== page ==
Don’t Shoot The Messenger: Memories

Don’t Shoot The Messenger: Memories

Donovan 2

Still headed north. Thinking of swinging by Chicago. Brian lives there. At least, he did last time I checked. Maybe he’s moved on. Maybe he’s dead.  Both are possibilities. Anyway, Brian plays acoustic guitar. He’s able to make a fair amount busking. He’s got a drum that he’s let me play in the past but I can’t count on that as a source of income. Maybe he sold the drum or the guitar. Maybe he’s found a better drummer to help him.  Maybe he’s gone.

It’s happened before. People disappearing. I stop by a safehouse and the friends I left there are gone. Sometimes they’ve just left the place in someone else’s hands, but sometimes the safehouse isn’t safe anymore. Those are the worst times. I don’t know who’s safe and who’s gone.

I still wonder about some of them sometimes. Kenny was a quiet, shy kid. He hadn’t even finished high school when they came for him. He blamed himself for the death of his parents, as well as his girlfriend and her family. Carried around a staff he’d named after her. It struck me as a little crazy at first, but I can see why he did it. It’s a security blanket for him. It’s hard to let go sometimes. I’m obviously not good at letting go since I’m still remembering him.

Kenny had just started running when I met him. We traveled together for about a month before parting ways. I was able to mentor him during that time. Give him tips and pointers, as well as a list of safehouses people have set up. He was quiet and melancholy the whole time. The guilt weighed on him, I guess. He didn’t cry, though. Not until we finally split up. He spent a goodbye hug sobbing into my shoulder, letting all that pent up emotion out. I hope he’s okay. He didn’t have a car so he was traveling on foot. He told me he was planning on heading to Texas and traveling around there for a bit. I hope he’s settled down in some city or another. It’s rough being on the road if you don’t have reliable transportation.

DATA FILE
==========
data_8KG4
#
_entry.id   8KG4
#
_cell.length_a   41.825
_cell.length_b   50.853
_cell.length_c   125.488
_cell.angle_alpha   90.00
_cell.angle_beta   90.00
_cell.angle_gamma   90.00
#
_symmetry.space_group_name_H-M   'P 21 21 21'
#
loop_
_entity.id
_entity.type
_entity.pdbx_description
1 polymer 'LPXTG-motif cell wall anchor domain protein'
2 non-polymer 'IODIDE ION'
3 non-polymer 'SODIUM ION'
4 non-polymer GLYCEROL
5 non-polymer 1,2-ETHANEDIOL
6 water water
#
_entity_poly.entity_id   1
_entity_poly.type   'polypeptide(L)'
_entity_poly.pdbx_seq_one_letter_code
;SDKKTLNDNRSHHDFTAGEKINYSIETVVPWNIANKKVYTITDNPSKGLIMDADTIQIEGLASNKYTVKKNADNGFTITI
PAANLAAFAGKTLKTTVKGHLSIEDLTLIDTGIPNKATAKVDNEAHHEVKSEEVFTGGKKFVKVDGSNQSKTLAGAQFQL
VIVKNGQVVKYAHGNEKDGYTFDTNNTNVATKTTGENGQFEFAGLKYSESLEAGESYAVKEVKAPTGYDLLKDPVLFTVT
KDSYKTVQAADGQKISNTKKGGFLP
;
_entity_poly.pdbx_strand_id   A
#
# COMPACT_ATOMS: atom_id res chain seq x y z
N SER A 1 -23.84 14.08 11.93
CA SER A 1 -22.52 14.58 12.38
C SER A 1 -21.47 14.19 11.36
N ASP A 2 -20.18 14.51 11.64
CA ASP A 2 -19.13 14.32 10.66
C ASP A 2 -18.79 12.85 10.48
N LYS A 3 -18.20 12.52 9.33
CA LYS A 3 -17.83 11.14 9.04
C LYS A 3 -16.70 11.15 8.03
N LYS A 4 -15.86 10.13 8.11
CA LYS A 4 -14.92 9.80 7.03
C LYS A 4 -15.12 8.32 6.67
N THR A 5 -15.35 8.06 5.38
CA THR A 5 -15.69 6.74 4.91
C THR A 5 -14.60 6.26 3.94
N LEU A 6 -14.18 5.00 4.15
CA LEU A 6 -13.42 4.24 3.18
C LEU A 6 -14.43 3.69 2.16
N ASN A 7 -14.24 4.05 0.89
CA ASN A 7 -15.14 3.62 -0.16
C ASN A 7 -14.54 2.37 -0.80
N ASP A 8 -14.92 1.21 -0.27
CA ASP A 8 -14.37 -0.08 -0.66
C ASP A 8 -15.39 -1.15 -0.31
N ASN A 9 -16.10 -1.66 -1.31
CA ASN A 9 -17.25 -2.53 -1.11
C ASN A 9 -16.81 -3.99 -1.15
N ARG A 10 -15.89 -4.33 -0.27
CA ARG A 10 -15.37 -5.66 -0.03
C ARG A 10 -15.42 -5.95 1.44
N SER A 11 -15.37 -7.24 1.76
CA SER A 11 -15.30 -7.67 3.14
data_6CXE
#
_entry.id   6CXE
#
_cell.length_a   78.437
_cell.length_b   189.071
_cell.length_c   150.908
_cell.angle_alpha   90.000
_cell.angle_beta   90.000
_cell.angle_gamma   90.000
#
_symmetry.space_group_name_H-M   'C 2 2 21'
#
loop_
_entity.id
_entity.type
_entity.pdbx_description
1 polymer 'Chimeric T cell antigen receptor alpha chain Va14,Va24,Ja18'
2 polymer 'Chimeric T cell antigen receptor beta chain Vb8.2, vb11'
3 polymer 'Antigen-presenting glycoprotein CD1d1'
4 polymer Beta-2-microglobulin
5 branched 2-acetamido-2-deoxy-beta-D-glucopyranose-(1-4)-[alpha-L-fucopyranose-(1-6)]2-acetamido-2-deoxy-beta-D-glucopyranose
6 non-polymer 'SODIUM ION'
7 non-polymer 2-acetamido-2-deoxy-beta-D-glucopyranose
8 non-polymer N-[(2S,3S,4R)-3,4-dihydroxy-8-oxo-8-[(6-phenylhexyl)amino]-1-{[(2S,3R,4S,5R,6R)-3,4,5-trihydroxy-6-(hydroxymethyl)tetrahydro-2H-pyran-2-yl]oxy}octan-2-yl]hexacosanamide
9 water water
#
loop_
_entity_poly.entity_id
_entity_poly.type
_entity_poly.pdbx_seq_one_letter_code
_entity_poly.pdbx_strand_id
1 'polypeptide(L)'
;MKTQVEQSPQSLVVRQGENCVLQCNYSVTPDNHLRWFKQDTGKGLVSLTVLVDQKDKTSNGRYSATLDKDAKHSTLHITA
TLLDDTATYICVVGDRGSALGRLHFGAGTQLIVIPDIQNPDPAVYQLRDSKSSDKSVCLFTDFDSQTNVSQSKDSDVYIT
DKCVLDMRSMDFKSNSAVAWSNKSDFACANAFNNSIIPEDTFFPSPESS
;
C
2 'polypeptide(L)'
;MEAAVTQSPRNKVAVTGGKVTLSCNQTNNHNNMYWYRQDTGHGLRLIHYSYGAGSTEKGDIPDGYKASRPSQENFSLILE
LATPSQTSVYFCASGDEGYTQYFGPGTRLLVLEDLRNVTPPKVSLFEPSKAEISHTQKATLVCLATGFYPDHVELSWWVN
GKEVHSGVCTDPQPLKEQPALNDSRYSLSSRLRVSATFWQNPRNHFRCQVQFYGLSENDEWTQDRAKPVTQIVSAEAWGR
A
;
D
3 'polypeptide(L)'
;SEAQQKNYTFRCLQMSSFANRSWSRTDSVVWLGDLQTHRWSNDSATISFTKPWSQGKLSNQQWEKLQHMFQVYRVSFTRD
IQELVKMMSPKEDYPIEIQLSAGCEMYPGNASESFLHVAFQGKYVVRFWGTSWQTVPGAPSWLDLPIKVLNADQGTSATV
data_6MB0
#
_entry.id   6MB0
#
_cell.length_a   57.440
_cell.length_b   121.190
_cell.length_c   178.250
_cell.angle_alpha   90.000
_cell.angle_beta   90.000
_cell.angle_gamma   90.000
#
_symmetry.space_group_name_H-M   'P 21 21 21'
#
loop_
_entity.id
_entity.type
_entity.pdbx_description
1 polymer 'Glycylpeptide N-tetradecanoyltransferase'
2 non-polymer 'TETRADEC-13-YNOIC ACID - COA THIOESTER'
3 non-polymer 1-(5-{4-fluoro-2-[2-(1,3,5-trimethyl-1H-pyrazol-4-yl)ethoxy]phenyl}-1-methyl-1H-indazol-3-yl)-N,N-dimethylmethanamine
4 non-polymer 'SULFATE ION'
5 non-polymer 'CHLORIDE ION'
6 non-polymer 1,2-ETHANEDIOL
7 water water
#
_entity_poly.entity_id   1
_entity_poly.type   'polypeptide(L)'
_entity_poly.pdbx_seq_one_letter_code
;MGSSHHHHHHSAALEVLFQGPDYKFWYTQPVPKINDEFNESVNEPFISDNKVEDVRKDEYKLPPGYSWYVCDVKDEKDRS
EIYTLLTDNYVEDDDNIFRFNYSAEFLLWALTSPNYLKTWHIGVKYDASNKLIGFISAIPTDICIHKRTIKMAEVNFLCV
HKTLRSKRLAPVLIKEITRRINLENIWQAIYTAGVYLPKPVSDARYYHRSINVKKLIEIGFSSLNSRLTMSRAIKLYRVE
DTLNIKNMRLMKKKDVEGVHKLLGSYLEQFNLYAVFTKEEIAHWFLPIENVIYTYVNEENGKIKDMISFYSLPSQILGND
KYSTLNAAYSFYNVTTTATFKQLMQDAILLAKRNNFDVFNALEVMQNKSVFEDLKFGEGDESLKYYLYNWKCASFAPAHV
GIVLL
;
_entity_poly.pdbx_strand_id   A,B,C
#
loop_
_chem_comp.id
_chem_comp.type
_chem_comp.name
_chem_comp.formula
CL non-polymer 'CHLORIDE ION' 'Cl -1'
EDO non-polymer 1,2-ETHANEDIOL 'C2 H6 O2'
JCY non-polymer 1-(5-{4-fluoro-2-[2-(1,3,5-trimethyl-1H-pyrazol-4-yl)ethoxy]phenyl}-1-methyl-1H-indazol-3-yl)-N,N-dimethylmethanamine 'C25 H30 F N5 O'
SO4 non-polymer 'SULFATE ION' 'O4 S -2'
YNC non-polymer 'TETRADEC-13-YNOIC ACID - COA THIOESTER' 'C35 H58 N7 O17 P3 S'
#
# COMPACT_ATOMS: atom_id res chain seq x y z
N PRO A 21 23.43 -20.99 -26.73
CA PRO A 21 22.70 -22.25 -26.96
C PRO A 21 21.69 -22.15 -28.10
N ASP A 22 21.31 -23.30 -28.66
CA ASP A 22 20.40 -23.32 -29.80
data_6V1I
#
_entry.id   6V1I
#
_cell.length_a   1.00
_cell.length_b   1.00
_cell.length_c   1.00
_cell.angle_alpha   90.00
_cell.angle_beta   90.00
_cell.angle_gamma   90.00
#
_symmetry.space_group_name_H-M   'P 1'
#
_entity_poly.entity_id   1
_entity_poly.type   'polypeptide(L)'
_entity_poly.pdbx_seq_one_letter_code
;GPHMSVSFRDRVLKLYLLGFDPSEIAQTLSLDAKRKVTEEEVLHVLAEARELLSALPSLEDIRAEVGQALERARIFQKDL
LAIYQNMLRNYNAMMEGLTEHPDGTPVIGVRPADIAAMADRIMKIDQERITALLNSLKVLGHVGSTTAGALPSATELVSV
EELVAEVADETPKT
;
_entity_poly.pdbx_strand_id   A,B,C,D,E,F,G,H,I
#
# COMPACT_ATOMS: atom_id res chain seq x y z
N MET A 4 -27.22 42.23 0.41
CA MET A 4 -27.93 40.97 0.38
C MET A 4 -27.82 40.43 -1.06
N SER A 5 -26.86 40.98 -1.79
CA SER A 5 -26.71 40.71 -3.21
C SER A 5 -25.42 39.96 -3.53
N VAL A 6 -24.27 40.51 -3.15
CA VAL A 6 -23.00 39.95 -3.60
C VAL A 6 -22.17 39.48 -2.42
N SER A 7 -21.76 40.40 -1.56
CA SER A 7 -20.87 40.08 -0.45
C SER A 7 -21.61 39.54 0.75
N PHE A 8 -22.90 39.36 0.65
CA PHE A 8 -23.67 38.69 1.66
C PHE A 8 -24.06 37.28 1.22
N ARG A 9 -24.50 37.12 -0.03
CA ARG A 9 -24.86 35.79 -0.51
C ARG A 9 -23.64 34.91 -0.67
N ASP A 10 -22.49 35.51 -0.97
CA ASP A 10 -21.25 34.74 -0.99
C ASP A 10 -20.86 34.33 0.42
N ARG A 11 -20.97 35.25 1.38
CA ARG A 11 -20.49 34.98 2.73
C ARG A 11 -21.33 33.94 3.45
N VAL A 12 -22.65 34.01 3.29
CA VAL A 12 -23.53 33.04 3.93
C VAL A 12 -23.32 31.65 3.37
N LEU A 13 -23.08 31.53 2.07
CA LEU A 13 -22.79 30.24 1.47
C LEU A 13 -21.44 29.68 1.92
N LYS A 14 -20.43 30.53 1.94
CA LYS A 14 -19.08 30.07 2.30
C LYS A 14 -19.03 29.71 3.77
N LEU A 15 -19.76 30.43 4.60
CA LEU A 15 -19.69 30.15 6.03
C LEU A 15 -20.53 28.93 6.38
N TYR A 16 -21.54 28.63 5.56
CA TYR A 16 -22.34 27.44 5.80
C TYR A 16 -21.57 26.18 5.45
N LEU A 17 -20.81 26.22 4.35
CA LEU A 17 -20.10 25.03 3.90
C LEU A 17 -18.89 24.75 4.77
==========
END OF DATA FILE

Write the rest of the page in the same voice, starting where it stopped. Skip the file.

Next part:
Then there was Annabel. We spent a good ten weeks traveling together. She was a cute girl. Smart and resourceful, too. Always able to think two steps further ahead than I was. I want to say I stayed with her just because she was a good traveling companion, but I’d be lying if I didn’t say I had a bit of a crush on her.

We spent too many nights up late talking about all sorts of stuff. She’d memorized a lot of poetry so sometimes she’d recite some for me and then explain what it meant. I’d tell her about the lore of 80’s cartoons like Transformers and He-Man. She’d always laugh and call me a dork whenever I talked about them, but if I stopped she’d tell me that she’d want to hear more.

I didn’t split up with her on purpose. We ran into a group of headhunters. I told her to stay put and I’d try drawing them away. When I finally managed to lose them I circled back but she was already gone. I don’t know what happened to her or if she got away or not. I stayed in the area for a week, hoping she’d be back. She never showed up.

It’s hard thinking about those I left behind. I have to think about them every time I talk about them here, but it’s more important that I give them their due. If they’re dead, they need someone to remember them. If they’re alive, well…maybe by some random chance, whoever finds this after I’m gone knows where they are and is able to give them some closure.

This one ended up getting kind of depressing, huh? Although I feel like I’ve been saying that about a lot of these entries. I guess there’s not a lot to be optimistic about anymore.

Anyway, still headed north. Probably to Chicago. After that, who knows?

Andrew Koerner

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